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March 12, 2015 / basabbott

Jane Eyre


Jane Eyre

Blue Orange Theatre

Diss Corn Hall

Pre-feminist and post-Gothic, Charlotte Bronte’s novel has elements of both.

A young woman rises to independence from an unhappy childhood. The man she loves ends up damaged and married to her.

The Gothic shows in elemental names: Eyre (air), Rivers (water), Burns (fire & water), Pilot the dog (water) with Mr. Rochester as a Vulcan fire figure.

There is much fire imagery and many instances of that Gothic word ‘wandering’.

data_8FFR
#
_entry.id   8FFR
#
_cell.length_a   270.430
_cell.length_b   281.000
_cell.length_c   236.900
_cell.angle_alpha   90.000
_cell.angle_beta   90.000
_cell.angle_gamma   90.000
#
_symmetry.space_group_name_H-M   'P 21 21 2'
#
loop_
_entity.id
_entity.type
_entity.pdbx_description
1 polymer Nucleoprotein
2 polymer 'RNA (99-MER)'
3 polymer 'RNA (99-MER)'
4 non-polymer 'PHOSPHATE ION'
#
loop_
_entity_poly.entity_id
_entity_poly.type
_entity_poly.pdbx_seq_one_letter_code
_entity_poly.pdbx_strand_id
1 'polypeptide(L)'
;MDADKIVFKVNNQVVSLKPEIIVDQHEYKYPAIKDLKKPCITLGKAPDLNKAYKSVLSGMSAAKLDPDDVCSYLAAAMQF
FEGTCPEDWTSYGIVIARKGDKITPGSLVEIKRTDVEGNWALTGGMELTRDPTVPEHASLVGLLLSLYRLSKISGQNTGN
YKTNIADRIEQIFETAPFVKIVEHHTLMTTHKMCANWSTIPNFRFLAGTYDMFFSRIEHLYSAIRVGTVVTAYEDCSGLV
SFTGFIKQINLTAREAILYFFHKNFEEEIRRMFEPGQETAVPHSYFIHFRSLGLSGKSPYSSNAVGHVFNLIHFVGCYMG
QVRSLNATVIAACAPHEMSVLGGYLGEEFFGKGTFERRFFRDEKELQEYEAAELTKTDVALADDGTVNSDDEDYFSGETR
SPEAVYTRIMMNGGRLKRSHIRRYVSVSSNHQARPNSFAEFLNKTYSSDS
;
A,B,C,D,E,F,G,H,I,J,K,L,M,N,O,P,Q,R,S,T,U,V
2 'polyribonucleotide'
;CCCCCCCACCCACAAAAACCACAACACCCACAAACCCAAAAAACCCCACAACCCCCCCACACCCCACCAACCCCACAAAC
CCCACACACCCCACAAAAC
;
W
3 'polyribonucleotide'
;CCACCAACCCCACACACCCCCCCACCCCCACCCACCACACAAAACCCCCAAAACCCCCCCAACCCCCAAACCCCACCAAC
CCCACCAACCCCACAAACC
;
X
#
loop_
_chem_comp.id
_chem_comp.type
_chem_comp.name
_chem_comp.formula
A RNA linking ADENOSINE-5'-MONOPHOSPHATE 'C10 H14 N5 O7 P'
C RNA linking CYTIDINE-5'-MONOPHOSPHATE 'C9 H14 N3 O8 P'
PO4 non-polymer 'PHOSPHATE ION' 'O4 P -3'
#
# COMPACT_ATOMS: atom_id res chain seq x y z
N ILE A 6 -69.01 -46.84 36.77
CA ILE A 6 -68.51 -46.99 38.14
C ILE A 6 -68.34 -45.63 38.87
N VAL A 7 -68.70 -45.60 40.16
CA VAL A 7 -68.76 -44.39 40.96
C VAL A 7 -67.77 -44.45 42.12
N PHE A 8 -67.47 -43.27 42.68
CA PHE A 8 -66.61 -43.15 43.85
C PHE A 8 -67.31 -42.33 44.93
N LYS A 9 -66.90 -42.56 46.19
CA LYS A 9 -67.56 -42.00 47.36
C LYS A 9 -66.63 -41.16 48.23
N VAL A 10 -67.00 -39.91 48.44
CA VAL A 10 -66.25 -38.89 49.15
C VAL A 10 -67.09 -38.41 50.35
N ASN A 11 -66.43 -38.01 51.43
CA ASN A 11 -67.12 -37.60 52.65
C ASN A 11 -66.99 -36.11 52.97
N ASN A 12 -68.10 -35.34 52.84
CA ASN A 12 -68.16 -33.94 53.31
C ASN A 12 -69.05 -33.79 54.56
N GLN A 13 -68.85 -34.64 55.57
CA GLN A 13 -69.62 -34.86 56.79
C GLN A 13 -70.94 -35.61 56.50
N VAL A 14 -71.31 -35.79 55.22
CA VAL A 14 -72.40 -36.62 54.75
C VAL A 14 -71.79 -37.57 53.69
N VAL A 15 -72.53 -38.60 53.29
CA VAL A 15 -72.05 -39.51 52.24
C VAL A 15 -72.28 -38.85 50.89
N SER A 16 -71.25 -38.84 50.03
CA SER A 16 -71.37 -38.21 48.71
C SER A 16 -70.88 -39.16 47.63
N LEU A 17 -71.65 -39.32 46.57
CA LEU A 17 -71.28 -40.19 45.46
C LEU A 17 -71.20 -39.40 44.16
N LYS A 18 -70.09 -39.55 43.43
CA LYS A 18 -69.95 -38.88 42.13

Feminism is more easily shown, especially with a quality actress like Lorna Rose Harris.

Her Jane is still, simple, decent, passionate, quirky and bold when roused. Her eyes swim with tears at one point.

The adaptation, by Eric Gracey, only begins with Jane leaving Lowood. So you miss her sad childhood and 10 chapters of the novel.

The set design by Mark Webster suggests a B&Q garden fence. Thus the Gothic elements suffer somewhat in Rebecca Gadsby’s production.

But there are moments between Jane and Rochester (Graham Hill) when you are aware of “infinite passion and the pain of finite hearts that yearn”.

Basil Abbott

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